Industry leaders welcomed transport secretary Grant Shapps’ announcement of regional corridors to island destinations today despite the policy’s immediate impact in triggering quarantine restrictions on travel to seven Greek islands including Crete.
But the welcome was tempered by demands on the government for urgent action on testing and business support for the sector.
Shapps unveiled a regionalised travel corridors policy to MPs, but noted the first impact would be to impose restrictions on travellers returning from Crete, Santorini, Mykonos, Lesvos, Tinos, Zakynthos and Serifos from 4am on Wednesday despite the rest of Greece remaining free of quarantine.
Airlines UK chief executive Tim Alderslade said: “This is a step in the right direction which in time could help open up more markets for international travel.”
But Alderslade added: “A comprehensive testing regime is urgently required to enable connectivity to and from countries like the US.
“The transport secretary has intimated progress is being made but it’s critical this is signed off and implemented by the end of this month.”
Airport Operators Association (AOA) chief executive Karen Dee said: “Treating islands separately to a mainland for the purposes of quarantine is a welcome step in the right direction.
“But this change is unlikely to improve consumer confidence significantly. It is essential we find a safe alternative.
“Industry has been calling for government action on a testing regime for months. While there are certainly some issues with testing on arrival as the transport secretary outlined, there are other options available which could improve the situation.”
Dee said: “Government must work quickly and decide upon a testing regime which can be put in place as soon as possible.”
She warned: “The aviation sector cannot continue operating against these headwinds for much longer. The AOA estimates more than 100,000 jobs are at risk unless the industry can re-start properly.”
A Heathrow spokesperson also welcomed the announcement “that testing to shorten quarantine is under active consideration by the government and that air bridges to islands will now be instated where appropriate.
“The government needs to build on these developments and show global leadership to establish common international standards for testing before flights.”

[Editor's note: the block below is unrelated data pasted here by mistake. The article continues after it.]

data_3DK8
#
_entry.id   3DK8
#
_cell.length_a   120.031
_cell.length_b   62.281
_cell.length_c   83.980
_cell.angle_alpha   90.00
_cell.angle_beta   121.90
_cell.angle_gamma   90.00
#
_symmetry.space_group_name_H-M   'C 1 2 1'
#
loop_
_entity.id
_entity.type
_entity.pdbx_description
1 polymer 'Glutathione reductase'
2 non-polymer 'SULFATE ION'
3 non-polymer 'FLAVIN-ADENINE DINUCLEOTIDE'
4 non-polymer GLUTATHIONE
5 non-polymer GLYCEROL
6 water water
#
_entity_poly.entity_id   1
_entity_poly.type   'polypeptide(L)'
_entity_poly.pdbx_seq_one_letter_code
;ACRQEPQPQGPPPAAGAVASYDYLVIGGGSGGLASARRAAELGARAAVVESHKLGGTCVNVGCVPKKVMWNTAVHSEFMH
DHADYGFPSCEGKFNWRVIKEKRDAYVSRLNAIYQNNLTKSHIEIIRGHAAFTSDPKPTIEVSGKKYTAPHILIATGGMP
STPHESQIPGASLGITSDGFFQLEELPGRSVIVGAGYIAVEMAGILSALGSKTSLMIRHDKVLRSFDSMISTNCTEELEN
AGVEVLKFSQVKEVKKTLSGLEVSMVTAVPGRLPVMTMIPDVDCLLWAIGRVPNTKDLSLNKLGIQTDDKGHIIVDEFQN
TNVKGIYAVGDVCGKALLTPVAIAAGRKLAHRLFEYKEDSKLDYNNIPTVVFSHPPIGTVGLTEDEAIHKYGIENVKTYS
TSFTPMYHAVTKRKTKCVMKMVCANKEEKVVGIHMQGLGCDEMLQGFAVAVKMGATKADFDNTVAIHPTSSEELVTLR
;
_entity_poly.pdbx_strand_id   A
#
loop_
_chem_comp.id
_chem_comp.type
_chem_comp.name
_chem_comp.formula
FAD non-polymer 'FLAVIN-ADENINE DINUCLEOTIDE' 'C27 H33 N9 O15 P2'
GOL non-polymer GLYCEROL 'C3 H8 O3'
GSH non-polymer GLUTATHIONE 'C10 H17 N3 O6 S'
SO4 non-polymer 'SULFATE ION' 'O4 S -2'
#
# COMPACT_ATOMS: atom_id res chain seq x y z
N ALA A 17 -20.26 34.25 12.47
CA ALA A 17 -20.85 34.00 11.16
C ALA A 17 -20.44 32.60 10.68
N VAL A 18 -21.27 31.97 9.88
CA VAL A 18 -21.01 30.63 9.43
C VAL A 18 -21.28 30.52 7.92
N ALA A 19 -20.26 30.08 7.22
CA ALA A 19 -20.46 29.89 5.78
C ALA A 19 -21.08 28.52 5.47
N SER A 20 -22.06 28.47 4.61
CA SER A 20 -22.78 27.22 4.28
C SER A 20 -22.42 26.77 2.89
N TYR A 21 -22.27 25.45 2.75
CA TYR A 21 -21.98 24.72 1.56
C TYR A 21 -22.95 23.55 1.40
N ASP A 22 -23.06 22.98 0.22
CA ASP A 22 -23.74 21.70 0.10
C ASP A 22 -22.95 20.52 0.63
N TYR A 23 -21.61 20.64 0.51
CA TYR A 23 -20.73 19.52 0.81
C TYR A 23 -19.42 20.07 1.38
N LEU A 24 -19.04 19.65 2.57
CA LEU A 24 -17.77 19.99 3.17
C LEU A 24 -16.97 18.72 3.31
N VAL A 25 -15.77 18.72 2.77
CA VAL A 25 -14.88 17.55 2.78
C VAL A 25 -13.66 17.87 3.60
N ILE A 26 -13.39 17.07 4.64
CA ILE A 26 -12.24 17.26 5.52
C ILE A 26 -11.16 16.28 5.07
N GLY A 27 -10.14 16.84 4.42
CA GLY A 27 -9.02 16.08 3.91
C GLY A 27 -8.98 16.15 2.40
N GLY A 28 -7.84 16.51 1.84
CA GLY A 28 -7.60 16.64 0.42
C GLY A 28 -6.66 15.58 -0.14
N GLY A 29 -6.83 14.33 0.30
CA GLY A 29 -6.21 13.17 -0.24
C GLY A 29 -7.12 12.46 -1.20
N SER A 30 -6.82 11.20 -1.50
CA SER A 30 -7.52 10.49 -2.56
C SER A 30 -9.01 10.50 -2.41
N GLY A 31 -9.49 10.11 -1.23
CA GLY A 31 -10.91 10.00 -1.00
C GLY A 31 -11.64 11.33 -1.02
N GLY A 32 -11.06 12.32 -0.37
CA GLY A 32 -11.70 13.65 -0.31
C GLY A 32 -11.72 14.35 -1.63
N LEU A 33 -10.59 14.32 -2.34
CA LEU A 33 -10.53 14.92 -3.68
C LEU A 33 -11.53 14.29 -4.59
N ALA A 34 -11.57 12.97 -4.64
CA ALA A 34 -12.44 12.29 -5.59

Manchester Airports Group chief executive Charlie Cornish said: “It’s good that Grant Shapps is responding to the concerns of the aviation industry, and committing Government to look at how testing can be used to reduce the time people need to spend in quarantine.
“Adopting a regionalised approach to travel corridors is also welcome news and long overdue.
“Even though it will initially mean restrictions on travel to some Greek islands, it should enable key markets like the Balearics and Canaries to open up again more quickly.
“We look forward to seeing more detail about this targeted approach as soon as possible.”
But Cornish added: “The top priority should be bringing in a testing regime that will shorten the period of time passengers have to self-isolate.
“With hundreds of thousands of travel sector jobs at stake and the summer holiday season behind us, progress must be made on this as a matter of urgency.”
An Abta spokesperson noted: “Abta has been calling for the government to take a regionalised approach to quarantine measures and Foreign Office travel advice.
“Today’s announcement is welcome and the industry hopes this will lead to a more targeted approach such as that adopted in Germany and the Netherlands, which would also reflect the UK’s domestic strategy of localised lockdowns.
“However, it also highlights the requirement for a more coordinated approach from the home nations to prevent avoidable confusion.”
The Abta spokesperson added: “The travel industry has been restricted by government measures which have slowed any recovery.
“With the right policy and regulatory support, such as a testing regime, and tailored financial support to get businesses through the crisis the government can protect many jobs that are otherwise at risk.”
Alderslade warned airlines are about to enter “an incredibly tough winter period” and said “further economic support for the industry must be considered”.
The Scottish Passenger Agents Association’s president, Joanne Dooey, called for the Canary Islands to be added to the ‘safe list’ – noting winter holidays could be a “lifeline” for the industry.
She said: “A granular approach to travel corridors is something we have been seeking since the end of lockdown as one measure to help to save the travel industry.
“However, there needs to be a joined-up, four nations approach to which islands and regions are removed from the quarantine requirement and when.
“The current disparity between the nations causes, at best, utter confusion for travellers.”
Julia Lo Bue-Said, Advantage Travel Partnership chief executive, said: “A regionalised quarantine approach to islands is certainly a step in the right direction.
“However, after a brutal five months our industry is on its knees and the fact that the Canary Islands and the Balearics will not be added to the safe travel list and a number of Greek islands will require quarantine further deepens the confusion around travelling anywhere overseas.
“If we are to have a hope of salvaging the rest of 2020 we must secure the government’s support on testing at ports of entry.
“Testing combined with regionalised quarantine is the only right and reasonable approach.”
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